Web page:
At this stage the residency will run once a year for eight weeks.

The artist will be paid a stipend, partially funded through Creative NZ, after Laura applied for a grant through the Creative Communities Fund.

She says that money will help provide Andrew McLeod, their first artist in residence, with funds to cover his outside costs.

“It means that he can take a load off. He’s got a mortgage to pay back in Auckland. It could also help in some way towards materials, or offsetting some of his other costs,” she says.

McLeod, a well-established Auckland artist, will stay in the cottage on-farm, and the farm will cover his utilities bills.

He will also be able to utilise a studio next to the cottage that the Morrisons have created in recent weeks.

As part of the residency every artist commits to producing an artwork, either during their time on-farm or not long after, which can be reproduced as a limited edition run, the size and number to be agreed with the artist.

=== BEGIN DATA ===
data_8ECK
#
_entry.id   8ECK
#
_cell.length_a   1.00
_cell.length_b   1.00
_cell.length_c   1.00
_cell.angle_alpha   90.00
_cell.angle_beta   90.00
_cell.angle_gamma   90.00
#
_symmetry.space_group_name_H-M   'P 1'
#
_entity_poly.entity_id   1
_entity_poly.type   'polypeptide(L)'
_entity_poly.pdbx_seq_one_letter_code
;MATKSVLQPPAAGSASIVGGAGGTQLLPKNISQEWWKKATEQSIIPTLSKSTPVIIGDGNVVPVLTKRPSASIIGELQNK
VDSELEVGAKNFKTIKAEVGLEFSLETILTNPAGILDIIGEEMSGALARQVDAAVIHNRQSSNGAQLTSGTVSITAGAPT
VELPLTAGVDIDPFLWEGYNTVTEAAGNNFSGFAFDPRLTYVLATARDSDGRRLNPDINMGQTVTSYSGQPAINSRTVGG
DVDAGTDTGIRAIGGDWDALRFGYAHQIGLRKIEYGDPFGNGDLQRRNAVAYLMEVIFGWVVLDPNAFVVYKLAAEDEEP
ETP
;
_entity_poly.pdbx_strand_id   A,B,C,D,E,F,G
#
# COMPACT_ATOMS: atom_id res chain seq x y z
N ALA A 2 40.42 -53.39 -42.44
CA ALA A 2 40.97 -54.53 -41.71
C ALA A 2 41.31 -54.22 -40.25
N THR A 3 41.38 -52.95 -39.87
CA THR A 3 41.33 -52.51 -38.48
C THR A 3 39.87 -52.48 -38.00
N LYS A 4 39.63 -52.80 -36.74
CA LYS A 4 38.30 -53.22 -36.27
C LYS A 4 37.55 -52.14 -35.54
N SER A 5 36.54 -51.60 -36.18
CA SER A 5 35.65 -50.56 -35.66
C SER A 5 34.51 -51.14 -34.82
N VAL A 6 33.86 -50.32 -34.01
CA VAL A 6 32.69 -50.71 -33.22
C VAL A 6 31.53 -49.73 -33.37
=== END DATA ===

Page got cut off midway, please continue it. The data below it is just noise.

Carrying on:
It will give new collectors, or people who would just like to own one of the artist’s works, the opportunity to have one in their home.

The money that generates will be shared between the artist and a residency charitable trust status that is the Morrisons’ four to five-year goal.

When the artist is not in residence there will be a booking system in place so anyone who has a Rangitīkei address can spend some time in the studio for free.

“We want to be able to offer something to people in the local community, to give them an opportunity that they might not otherwise have,” she says.

She says the residency was set in motion through a soft launch because although she has always been interested in art and art history, neither she or Richard are artists themselves so they did not have a profile in the arts world.

“We used social media and I did a roadshow to Auckland, Wellingon, Christchurch and Whanganui,” she said.

There were 22 applications, which a selection panel made up of the Morrisons, a curator and two gallery owners went through.